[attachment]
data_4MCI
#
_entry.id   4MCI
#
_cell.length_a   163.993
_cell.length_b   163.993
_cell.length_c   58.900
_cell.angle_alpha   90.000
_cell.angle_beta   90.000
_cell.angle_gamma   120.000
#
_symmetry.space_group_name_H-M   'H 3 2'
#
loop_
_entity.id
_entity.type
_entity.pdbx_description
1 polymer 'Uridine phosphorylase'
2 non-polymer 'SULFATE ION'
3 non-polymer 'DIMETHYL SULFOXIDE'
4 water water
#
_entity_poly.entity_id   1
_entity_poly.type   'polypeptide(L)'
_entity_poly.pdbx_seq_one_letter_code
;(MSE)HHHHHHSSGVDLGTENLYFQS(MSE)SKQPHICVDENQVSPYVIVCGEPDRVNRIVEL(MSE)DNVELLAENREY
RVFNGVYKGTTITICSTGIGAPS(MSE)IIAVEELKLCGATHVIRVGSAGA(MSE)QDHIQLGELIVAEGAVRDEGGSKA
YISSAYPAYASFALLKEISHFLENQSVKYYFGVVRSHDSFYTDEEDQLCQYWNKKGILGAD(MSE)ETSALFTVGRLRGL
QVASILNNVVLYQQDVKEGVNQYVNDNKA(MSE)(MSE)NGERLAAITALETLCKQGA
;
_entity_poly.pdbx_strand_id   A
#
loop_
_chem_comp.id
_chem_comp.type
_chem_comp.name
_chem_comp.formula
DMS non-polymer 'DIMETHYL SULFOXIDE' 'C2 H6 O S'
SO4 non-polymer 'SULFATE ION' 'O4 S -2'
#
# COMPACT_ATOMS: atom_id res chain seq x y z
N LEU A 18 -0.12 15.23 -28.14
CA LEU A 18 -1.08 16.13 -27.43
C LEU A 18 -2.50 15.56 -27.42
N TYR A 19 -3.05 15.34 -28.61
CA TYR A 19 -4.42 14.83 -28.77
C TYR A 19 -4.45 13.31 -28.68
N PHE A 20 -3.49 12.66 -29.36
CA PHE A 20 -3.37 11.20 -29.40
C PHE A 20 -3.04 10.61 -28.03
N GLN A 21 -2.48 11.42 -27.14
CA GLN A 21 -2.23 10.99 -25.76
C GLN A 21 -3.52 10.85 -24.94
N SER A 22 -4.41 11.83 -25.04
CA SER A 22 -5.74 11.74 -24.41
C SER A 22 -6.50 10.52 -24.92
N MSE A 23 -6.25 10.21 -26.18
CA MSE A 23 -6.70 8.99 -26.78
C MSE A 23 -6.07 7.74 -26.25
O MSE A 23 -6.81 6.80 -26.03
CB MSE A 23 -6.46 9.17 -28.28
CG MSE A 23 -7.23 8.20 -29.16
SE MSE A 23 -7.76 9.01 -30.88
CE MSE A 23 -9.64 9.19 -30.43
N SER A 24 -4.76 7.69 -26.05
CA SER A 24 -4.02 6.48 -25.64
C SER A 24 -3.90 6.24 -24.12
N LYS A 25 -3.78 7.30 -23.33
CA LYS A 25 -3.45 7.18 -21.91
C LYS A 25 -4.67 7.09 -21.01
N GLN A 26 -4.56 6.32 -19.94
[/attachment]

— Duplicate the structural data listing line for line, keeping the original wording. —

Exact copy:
data_4MCI
#
_entry.id   4MCI
#
_cell.length_a   163.993
_cell.length_b   163.993
_cell.length_c   58.900
_cell.angle_alpha   90.000
_cell.angle_beta   90.000
_cell.angle_gamma   120.000
#
_symmetry.space_group_name_H-M   'H 3 2'
#
loop_
_entity.id
_entity.type
_entity.pdbx_description
1 polymer 'Uridine phosphorylase'
2 non-polymer 'SULFATE ION'
3 non-polymer 'DIMETHYL SULFOXIDE'
4 water water
#
_entity_poly.entity_id   1
_entity_poly.type   'polypeptide(L)'
_entity_poly.pdbx_seq_one_letter_code
;(MSE)HHHHHHSSGVDLGTENLYFQS(MSE)SKQPHICVDENQVSPYVIVCGEPDRVNRIVEL(MSE)DNVELLAENREY
RVFNGVYKGTTITICSTGIGAPS(MSE)IIAVEELKLCGATHVIRVGSAGA(MSE)QDHIQLGELIVAEGAVRDEGGSKA
YISSAYPAYASFALLKEISHFLENQSVKYYFGVVRSHDSFYTDEEDQLCQYWNKKGILGAD(MSE)ETSALFTVGRLRGL
QVASILNNVVLYQQDVKEGVNQYVNDNKA(MSE)(MSE)NGERLAAITALETLCKQGA
;
_entity_poly.pdbx_strand_id   A
#
loop_
_chem_comp.id
_chem_comp.type
_chem_comp.name
_chem_comp.formula
DMS non-polymer 'DIMETHYL SULFOXIDE' 'C2 H6 O S'
SO4 non-polymer 'SULFATE ION' 'O4 S -2'
#
# COMPACT_ATOMS: atom_id res chain seq x y z
N LEU A 18 -0.12 15.23 -28.14
CA LEU A 18 -1.08 16.13 -27.43
C LEU A 18 -2.50 15.56 -27.42
N TYR A 19 -3.05 15.34 -28.61
CA TYR A 19 -4.42 14.83 -28.77
C TYR A 19 -4.45 13.31 -28.68
N PHE A 20 -3.49 12.66 -29.36
CA PHE A 20 -3.37 11.20 -29.40
C PHE A 20 -3.04 10.61 -28.03
N GLN A 21 -2.48 11.42 -27.14
CA GLN A 21 -2.23 10.99 -25.76
C GLN A 21 -3.52 10.85 -24.94
N SER A 22 -4.41 11.83 -25.04
CA SER A 22 -5.74 11.74 -24.41
C SER A 22 -6.50 10.52 -24.92
N MSE A 23 -6.25 10.21 -26.18
CA MSE A 23 -6.70 8.99 -26.78
C MSE A 23 -6.07 7.74 -26.25
O MSE A 23 -6.81 6.80 -26.03
CB MSE A 23 -6.46 9.17 -28.28
CG MSE A 23 -7.23 8.20 -29.16
SE MSE A 23 -7.76 9.01 -30.88
CE MSE A 23 -9.64 9.19 -30.43
N SER A 24 -4.76 7.69 -26.05
CA SER A 24 -4.02 6.48 -25.64
C SER A 24 -3.90 6.24 -24.12
N LYS A 25 -3.78 7.30 -23.33
CA LYS A 25 -3.45 7.18 -21.91
C LYS A 25 -4.67 7.09 -21.01
N GLN A 26 -4.56 6.32 -19.94